How can you be 40 years old and not know this? Sigh, ok, i am a bitch. I guess we all have to learn at some point.

    Here is how it works very generally: the municipality in which you live assigns a value to your house, say, $100,000. It then sets a tax rate, $x per $100 of assessed value. Square footage, number of bathrooms, improvements as measured by building permits and etc. serve to determine the value of the property. I cant remember our tax rate here and our city’s website is down at the moment ir blocked or something, so I can’t look it up. Sorry!

    My real estate taxes are due each December 31st. For people who have mortgages, taxes are collected as part of their monthly mortgage payment and the mortgage holder writes the check to the municipality each year.

    These real estste taxes go to support all of the local government services in your community: police, fire and emergency services, streets, libraries, schools.

    I think my tax bill for this house in the city is $3,500 ish annually. Our Hermann house is taxed st $1,000 ish. The city here is more expensive because crime and the criminal element and their families and institutions cost money.

    Some areas of the country like Catherine’s New Jersey are known for ridiculously high real estate taxes. We Midwesterners do not know what those in New Jersey do with all that freaking money, it is a mystery to us.

  10. #30
    Senior Member Ultralight's Avatar
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    Quote Originally Posted by iris lilies View Post
    How can you be 40 years old and not know this? Sigh, ok, i am a bitch. I guess we all have to learn at some point.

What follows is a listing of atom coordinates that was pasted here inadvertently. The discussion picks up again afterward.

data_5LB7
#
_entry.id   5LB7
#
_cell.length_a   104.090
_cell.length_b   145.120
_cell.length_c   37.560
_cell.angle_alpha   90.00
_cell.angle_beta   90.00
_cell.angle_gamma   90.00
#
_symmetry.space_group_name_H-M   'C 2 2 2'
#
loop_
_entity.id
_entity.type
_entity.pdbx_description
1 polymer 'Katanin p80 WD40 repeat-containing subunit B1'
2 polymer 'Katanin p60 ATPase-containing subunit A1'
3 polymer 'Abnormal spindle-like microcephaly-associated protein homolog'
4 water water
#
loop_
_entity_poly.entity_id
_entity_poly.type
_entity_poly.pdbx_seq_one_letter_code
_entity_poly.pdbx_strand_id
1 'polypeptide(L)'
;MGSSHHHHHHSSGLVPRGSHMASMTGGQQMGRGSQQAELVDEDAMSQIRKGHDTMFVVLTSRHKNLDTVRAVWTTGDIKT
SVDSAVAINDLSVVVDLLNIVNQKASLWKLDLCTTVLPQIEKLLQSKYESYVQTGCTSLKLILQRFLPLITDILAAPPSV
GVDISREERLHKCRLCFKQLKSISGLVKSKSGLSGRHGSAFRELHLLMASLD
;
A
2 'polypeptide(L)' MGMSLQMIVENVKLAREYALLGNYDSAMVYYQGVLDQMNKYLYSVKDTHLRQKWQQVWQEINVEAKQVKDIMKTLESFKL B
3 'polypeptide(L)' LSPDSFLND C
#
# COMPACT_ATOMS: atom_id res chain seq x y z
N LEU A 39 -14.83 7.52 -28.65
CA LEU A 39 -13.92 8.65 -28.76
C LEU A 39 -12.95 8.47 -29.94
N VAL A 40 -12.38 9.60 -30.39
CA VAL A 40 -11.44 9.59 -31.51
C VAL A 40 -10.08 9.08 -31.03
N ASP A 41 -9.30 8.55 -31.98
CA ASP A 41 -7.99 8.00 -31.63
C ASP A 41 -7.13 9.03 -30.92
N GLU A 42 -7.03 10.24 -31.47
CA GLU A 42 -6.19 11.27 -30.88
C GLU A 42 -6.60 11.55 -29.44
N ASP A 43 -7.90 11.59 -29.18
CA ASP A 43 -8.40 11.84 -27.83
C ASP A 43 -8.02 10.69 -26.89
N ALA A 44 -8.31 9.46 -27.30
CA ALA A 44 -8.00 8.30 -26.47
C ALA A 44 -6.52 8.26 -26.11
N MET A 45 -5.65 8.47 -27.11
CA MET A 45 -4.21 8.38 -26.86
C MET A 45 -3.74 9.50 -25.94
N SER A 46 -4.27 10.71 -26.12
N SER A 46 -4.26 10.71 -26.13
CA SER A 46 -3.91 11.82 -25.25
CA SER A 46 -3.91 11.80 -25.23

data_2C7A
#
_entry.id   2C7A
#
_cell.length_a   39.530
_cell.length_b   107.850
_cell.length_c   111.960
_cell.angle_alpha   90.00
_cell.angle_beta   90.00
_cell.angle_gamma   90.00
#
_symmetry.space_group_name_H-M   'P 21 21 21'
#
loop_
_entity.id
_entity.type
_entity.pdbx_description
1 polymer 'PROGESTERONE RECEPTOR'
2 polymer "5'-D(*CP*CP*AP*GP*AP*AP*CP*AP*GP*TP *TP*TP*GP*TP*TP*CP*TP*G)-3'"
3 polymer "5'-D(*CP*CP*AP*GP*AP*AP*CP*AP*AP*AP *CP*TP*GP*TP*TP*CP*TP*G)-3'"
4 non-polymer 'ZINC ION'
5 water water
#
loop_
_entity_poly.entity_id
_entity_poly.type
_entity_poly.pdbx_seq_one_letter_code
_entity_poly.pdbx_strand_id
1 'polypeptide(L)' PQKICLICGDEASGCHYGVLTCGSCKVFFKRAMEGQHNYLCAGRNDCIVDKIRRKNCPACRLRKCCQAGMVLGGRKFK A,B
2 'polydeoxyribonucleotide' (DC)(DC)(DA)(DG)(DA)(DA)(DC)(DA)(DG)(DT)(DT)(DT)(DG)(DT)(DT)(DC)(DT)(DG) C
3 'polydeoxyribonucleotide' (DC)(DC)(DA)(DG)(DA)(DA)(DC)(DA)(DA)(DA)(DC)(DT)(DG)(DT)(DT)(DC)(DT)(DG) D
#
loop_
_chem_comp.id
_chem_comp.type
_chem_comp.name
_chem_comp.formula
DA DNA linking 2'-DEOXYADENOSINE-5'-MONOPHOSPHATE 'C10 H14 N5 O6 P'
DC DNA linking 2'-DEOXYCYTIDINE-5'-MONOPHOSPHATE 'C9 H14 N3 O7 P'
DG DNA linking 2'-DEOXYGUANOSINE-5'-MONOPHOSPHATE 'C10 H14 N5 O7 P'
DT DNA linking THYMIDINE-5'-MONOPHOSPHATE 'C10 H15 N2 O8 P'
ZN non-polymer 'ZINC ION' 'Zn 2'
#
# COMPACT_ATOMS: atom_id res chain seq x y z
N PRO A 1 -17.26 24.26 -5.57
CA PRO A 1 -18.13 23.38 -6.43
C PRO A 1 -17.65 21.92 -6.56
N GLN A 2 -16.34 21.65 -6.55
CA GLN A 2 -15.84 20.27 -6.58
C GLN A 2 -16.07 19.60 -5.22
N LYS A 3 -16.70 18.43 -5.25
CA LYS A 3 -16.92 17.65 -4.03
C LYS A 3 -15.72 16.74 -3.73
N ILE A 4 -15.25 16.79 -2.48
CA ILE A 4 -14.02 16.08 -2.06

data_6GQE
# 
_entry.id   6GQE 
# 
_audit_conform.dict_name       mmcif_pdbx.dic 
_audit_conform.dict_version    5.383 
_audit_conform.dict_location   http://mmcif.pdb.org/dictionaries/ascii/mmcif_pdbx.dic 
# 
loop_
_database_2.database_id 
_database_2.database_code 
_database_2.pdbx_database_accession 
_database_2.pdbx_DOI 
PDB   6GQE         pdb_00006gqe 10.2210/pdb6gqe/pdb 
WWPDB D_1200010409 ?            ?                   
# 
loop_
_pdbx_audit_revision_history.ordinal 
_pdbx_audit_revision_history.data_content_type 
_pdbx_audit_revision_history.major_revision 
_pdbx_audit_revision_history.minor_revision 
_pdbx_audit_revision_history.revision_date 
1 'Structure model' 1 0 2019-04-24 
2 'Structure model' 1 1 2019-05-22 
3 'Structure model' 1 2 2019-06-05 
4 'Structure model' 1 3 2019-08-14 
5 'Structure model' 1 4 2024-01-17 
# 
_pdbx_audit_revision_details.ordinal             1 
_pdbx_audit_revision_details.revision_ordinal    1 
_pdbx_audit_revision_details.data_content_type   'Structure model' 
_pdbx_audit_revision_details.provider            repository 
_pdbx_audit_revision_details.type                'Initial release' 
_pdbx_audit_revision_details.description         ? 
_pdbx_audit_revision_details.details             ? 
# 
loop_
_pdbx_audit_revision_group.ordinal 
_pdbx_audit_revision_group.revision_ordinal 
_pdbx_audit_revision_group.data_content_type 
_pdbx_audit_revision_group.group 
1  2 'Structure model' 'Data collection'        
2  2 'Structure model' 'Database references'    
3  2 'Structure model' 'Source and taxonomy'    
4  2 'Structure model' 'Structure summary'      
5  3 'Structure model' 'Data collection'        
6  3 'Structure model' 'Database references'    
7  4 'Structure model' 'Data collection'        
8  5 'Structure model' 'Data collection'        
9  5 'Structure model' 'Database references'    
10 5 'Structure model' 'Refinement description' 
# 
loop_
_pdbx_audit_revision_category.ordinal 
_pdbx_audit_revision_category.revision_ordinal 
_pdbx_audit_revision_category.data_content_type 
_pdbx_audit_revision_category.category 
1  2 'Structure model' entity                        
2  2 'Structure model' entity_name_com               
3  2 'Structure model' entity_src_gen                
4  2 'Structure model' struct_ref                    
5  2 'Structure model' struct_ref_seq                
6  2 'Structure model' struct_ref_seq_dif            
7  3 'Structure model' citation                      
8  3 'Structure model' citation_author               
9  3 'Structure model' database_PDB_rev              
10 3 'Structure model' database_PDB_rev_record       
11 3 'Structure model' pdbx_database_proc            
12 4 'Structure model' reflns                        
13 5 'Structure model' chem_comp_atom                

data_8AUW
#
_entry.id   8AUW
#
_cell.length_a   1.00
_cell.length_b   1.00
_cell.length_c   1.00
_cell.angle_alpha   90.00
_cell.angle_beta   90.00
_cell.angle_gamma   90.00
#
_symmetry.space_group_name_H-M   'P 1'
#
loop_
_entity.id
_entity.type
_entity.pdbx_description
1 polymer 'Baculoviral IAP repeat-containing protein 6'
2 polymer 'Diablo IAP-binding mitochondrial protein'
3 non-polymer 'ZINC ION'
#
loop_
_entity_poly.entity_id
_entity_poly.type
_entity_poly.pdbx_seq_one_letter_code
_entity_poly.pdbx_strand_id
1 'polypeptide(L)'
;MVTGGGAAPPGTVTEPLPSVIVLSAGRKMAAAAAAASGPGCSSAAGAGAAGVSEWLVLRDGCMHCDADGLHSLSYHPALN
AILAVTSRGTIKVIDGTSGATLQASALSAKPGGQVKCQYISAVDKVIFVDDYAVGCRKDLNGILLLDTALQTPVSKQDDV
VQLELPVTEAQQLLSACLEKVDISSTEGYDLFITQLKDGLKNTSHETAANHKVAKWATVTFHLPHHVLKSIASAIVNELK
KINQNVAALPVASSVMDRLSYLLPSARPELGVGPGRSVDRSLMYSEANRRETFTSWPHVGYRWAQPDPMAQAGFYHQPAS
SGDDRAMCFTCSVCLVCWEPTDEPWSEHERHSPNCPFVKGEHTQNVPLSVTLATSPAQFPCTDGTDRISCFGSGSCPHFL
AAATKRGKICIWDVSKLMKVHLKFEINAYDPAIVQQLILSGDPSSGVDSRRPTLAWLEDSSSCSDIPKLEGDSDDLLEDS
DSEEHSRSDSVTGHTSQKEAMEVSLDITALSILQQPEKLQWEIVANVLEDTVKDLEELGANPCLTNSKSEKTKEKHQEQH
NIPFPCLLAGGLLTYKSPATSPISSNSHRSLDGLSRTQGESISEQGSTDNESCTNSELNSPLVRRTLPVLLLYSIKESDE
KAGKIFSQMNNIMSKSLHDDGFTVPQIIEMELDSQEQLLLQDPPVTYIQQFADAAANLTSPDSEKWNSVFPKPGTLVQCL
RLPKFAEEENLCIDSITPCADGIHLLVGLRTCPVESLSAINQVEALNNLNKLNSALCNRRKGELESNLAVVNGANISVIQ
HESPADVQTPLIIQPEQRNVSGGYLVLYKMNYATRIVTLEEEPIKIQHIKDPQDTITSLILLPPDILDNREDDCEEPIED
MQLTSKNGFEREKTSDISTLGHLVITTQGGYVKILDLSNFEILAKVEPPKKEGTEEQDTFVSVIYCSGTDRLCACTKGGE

Here is how it works very generally: the municipality in which you live assigns a value to your house, say, $100,000. It then sets a tax rate, $x per $100 of assessed value. Square footage, number of bathrooms, improvements as measured by building permits and etc. serve to determine the value of the property. I cant remember our tax rate here and our city’s website is down at the moment ir blocked or something, so I can’t look it up. Sorry!

    My real estate taxes are due each December 31st. For people who have mortgages, taxes are collected as part of their monthly mortgage payment and the mortgage holder writes the check to the municipality each year.

    These real estste taxes go to support all of the local government services in your community: police, fire and emergency services, streets, libraries, schools.

    I think my tax bill for this house in the city is $3,500 ish annually. Our Hermann house is taxed st $1,000 ish. The city here is more expensive because crime and the criminal element and their families and institutions cost money.

    Some areas of the country like Catherine’s New Jersey are known for ridiculously high real estate taxes. We Midwesterners do not know what those in New Jersey do with all that freaking money, it is a mystery to us.
    $3,500 a year?! So that is like paying $292 a month for rent in perpetuity.

    And I am 39. But I did not learn this stuff because my parents did not raise me to be financially literate. And I was very late in the game to teach myself financial literacy. I am learning this stuff as I go.
    I came from a real tough neighborhood. I put my hand in some cement and felt another hand." -- Rodney Dangerfield